After the reverse movement is completed, the postprocessing control 74 enables the platen drive 20 to start driving the platen drum 12, and controls the push plate drive 68 to move the push plate 66 upward. Resultantly, the postprocessing sheet 100 or 110 carrying the image-receiving medium 24 thereon is caught by the feeder belt 36. Only the postprocessing sheet 100 or 110 carrying the image-receiving medium 24 thereon passes the double-sheet feeding preventing roller 90 up to the paper feed guide 44. The sheet 100 or 110 is loaded onto the circumferential surface 14 owing to the rotation of the drum 12 so as to be conveyed through the transfer route 42.

When an arrival of the sheet 100 or 110 at the predetermined position is sensed by the medium sensor 92, the postprocessing control 74 controls the head drive 32 to push the head 18 via the dye sheet 26 onto the surface 14. Furthermore, the supply reel drive 70 is controlled to set the supply reel 48 to its free state. The take-up reel drive 28 is also controlled to rotate the take-up reel 50 in the direction designated by the arrow 30a. Resultantly, the dye sheet 26 runs at a linear speed equivalent to the circumferential rate of the surface 14 of the platen drum 12. While being kept pushed onto the circumferential surface 14 by the dye sheet 26, the medium 24 thus carried on the postprocessing sheet 100 or 110 is retained on the surface 14.

The postprocessing control 74 monitors the output 84 from the encoder 82 to energize the heater element drive 150 at a timing when a top end portion in the running direction of the medium 24 reaches the heater element array 16 so as to start supplying power to the array 16. Powering the array 16 at this time causes a necessary heating temperature to be developed when the array 16 relatively passes the end portion of the medium 24 to arrive at a location where an image is actually recorded. Through the heating operation, the image-receiving layer of the medium 24 is heated up to a temperature exceeding the softening point of the material of that layer. Consequently, the image-receiving layer is softened. This will result in forming the contour 108, 104, or 106 in the worked surface 100a of the sheet 100 or 110 onto the surface of the image-receiving layer. The dye transferred onto the surface of the image-receiving layer is penetrated and diffused into the base material so as to be fixed therein.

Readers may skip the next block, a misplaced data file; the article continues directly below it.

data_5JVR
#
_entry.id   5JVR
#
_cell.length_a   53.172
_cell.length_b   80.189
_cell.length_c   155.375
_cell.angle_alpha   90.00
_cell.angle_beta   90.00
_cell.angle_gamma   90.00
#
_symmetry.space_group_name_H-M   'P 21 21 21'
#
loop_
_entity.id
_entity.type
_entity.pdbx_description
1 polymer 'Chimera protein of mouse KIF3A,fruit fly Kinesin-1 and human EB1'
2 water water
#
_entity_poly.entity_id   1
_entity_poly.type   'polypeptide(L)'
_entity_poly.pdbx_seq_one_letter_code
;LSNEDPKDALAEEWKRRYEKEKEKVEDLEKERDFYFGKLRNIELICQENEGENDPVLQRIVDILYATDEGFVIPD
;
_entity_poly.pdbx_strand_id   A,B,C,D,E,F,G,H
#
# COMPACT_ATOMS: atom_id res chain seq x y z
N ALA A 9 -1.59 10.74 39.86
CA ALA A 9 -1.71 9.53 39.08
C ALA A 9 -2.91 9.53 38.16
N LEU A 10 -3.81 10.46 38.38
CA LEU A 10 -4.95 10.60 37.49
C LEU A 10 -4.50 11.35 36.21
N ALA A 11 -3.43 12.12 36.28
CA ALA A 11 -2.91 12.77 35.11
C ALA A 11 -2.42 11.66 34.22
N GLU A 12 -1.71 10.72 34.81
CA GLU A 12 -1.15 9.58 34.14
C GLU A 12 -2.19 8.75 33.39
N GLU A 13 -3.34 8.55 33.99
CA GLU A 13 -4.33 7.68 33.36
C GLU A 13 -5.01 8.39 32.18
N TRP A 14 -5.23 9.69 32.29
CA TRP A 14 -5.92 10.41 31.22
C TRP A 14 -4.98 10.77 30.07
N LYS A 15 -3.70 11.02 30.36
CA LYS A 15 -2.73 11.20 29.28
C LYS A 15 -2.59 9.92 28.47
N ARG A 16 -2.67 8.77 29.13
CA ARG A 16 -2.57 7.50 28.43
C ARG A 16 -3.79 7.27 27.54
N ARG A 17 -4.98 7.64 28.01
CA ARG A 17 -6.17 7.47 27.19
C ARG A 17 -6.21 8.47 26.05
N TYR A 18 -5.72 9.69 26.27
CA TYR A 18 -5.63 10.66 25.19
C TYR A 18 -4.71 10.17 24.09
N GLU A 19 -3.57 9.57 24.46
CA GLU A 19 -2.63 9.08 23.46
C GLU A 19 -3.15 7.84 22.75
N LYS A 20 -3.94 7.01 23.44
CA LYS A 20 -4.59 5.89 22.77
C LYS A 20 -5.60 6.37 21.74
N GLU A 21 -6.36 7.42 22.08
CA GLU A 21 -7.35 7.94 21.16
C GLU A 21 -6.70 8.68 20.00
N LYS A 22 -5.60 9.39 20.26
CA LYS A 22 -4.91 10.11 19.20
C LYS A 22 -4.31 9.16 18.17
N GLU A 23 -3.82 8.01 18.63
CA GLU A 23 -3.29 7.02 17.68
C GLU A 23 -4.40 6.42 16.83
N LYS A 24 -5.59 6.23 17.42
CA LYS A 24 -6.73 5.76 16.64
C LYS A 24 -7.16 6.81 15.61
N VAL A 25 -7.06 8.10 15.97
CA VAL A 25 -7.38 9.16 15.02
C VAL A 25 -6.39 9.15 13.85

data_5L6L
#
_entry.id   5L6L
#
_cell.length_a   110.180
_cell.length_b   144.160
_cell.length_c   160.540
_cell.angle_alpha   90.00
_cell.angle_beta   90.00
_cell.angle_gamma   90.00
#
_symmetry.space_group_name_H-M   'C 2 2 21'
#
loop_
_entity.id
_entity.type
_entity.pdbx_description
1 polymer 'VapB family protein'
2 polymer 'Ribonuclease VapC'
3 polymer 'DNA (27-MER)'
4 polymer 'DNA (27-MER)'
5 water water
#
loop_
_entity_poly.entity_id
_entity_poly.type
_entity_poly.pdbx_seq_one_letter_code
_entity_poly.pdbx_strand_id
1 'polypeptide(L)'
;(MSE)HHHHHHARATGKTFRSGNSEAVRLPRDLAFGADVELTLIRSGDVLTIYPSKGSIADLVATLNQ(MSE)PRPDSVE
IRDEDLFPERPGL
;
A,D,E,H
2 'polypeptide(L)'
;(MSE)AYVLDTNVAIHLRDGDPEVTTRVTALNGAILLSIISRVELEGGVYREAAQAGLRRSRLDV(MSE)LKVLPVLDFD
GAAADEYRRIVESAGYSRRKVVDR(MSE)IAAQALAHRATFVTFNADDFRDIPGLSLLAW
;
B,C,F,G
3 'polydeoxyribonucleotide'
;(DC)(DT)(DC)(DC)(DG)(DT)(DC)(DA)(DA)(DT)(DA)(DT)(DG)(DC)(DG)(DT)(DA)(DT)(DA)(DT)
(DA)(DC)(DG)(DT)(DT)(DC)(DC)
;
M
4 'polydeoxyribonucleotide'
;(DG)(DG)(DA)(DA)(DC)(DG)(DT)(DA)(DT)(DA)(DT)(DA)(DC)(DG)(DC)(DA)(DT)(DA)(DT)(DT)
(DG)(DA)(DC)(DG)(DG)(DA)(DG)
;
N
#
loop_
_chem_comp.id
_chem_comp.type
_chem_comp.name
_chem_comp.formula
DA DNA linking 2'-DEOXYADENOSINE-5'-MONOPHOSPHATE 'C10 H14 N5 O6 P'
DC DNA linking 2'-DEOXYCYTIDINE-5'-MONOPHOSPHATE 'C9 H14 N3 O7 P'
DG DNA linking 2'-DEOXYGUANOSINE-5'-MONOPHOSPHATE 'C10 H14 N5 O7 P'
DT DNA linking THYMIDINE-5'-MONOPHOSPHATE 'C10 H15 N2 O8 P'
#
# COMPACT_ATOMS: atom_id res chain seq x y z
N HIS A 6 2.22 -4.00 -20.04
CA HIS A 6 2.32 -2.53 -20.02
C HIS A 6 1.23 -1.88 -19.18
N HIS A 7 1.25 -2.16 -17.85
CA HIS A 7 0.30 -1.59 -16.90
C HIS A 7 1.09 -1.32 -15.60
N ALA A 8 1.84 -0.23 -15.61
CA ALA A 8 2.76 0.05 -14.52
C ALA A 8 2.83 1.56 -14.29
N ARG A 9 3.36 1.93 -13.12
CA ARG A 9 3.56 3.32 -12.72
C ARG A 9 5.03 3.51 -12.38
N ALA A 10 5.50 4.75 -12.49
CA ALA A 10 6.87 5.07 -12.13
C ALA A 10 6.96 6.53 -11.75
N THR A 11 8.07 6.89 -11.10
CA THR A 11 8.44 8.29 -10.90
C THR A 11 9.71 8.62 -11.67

The image-receiving medium 24 which has thus undergone the postprocessing is, while being kept carried on the postprocessing sheet 100 or 110, delivered into the ejection tray 46 in the same fashion as for the image recording operation. Since the image-receiving surface of the medium 24 is covered with the sheet 100 or 110, even if members such as an ejection guide arranged in the ejection path were brought into contact therewith, the surface would not be damaged. The sheet 100 or 110 can be easily removed, owing to the peeling agent, from the dye sheet 26 in the ejecting step. In the image-receiving medium 24 thus postprocessed, the image formed with the transferred dye possesses a higher durability, and a surface with luster, a mat surface, or a silky surface is satisfactorily developed.

In accordance with the present invention, the image-receiving layer having undergone a recording and carried on the postprocessing sheet is pushed while being heated by the thermal print head, thereby achieving a desired postprocessing on the image receiving layer. Consequently, the postprocessing does not cause any damage on the image-receiving surface. Moreover, any apparatus other than the video printer is not required for postprocessing, which prevents the video printer from being increased in size. Through a simple operation, the postprocessing can be achieved on the image-receiving medium after an image is recorded thereon. The image-receiving medium thus postprocessed develops a higher durability and a satisfactory surface postprocessed.

While the present invention has been described with reference to the particular illustrative embodiment, it is not to be restricted by the embodiment but only by the appended claims. It is to be appreciated that those skilled in the art can change or modify the embodiment without departing from the scope and spirit of the present invention.

Patent Citations
Cited PatentFiling datePublication dateApplicantTitle
US4621271 *Sep 23, 1985Nov 4, 1986Eastman Kodak CompanyApparatus and method for controlling a thermal printer apparatus
US4666320 *Oct 15, 1984May 19, 1987Sony CorporationInk ribbon for sublimation transfer type hard copy
US4716145 *Jun 27, 1986Dec 29, 1987Eastman Kodak CompanyNon-imagewise reheating of transferred dyes in thermal dye transfer elements
Classifications
U.S. Classification347/171, 400/120.18
International ClassificationH04N1/032, B41J2/32, B41J29/00
Cooperative ClassificationH04N1/032
European ClassificationH04N1/032